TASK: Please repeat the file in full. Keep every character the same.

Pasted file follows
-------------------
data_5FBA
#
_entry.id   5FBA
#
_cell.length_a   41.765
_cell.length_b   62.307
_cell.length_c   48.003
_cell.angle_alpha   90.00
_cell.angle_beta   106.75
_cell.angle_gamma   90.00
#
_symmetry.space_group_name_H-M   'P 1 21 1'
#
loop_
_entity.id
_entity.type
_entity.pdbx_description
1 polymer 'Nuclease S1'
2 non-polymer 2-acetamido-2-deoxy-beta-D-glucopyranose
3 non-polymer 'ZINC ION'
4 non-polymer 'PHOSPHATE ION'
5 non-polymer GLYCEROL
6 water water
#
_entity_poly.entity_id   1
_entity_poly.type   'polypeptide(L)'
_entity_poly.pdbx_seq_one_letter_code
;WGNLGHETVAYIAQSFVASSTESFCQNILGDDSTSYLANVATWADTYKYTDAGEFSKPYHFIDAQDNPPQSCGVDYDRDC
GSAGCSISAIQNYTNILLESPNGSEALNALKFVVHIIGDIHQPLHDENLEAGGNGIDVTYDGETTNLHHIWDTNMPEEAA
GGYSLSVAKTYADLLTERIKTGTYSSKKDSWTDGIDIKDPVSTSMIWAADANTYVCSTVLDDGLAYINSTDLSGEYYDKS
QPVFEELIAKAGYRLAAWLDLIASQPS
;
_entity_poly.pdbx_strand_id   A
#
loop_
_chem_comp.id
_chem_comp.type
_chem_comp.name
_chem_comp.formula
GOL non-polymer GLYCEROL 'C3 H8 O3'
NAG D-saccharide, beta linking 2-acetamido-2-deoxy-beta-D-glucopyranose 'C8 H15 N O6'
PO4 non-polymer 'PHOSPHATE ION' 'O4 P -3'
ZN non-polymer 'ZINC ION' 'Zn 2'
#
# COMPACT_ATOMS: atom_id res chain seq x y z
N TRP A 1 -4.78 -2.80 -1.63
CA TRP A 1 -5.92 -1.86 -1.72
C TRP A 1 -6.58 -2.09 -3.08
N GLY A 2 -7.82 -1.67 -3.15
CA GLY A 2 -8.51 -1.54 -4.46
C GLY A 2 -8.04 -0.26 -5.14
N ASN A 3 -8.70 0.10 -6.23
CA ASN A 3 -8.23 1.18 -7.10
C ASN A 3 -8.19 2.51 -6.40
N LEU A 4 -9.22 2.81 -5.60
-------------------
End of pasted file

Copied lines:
data_5FBA
#
_entry.id   5FBA
#
_cell.length_a   41.765
_cell.length_b   62.307
_cell.length_c   48.003
_cell.angle_alpha   90.00
_cell.angle_beta   106.75
_cell.angle_gamma   90.00
#
_symmetry.space_group_name_H-M   'P 1 21 1'
#
loop_
_entity.id
_entity.type
_entity.pdbx_description
1 polymer 'Nuclease S1'
2 non-polymer 2-acetamido-2-deoxy-beta-D-glucopyranose
3 non-polymer 'ZINC ION'
4 non-polymer 'PHOSPHATE ION'
5 non-polymer GLYCEROL
6 water water
#
_entity_poly.entity_id   1
_entity_poly.type   'polypeptide(L)'
_entity_poly.pdbx_seq_one_letter_code
;WGNLGHETVAYIAQSFVASSTESFCQNILGDDSTSYLANVATWADTYKYTDAGEFSKPYHFIDAQDNPPQSCGVDYDRDC
GSAGCSISAIQNYTNILLESPNGSEALNALKFVVHIIGDIHQPLHDENLEAGGNGIDVTYDGETTNLHHIWDTNMPEEAA
GGYSLSVAKTYADLLTERIKTGTYSSKKDSWTDGIDIKDPVSTSMIWAADANTYVCSTVLDDGLAYINSTDLSGEYYDKS
QPVFEELIAKAGYRLAAWLDLIASQPS
;
_entity_poly.pdbx_strand_id   A
#
loop_
_chem_comp.id
_chem_comp.type
_chem_comp.name
_chem_comp.formula
GOL non-polymer GLYCEROL 'C3 H8 O3'
NAG D-saccharide, beta linking 2-acetamido-2-deoxy-beta-D-glucopyranose 'C8 H15 N O6'
PO4 non-polymer 'PHOSPHATE ION' 'O4 P -3'
ZN non-polymer 'ZINC ION' 'Zn 2'
#
# COMPACT_ATOMS: atom_id res chain seq x y z
N TRP A 1 -4.78 -2.80 -1.63
CA TRP A 1 -5.92 -1.86 -1.72
C TRP A 1 -6.58 -2.09 -3.08
N GLY A 2 -7.82 -1.67 -3.15
CA GLY A 2 -8.51 -1.54 -4.46
C GLY A 2 -8.04 -0.26 -5.14
N ASN A 3 -8.70 0.10 -6.23
CA ASN A 3 -8.23 1.18 -7.10
C ASN A 3 -8.19 2.51 -6.40
N LEU A 4 -9.22 2.81 -5.60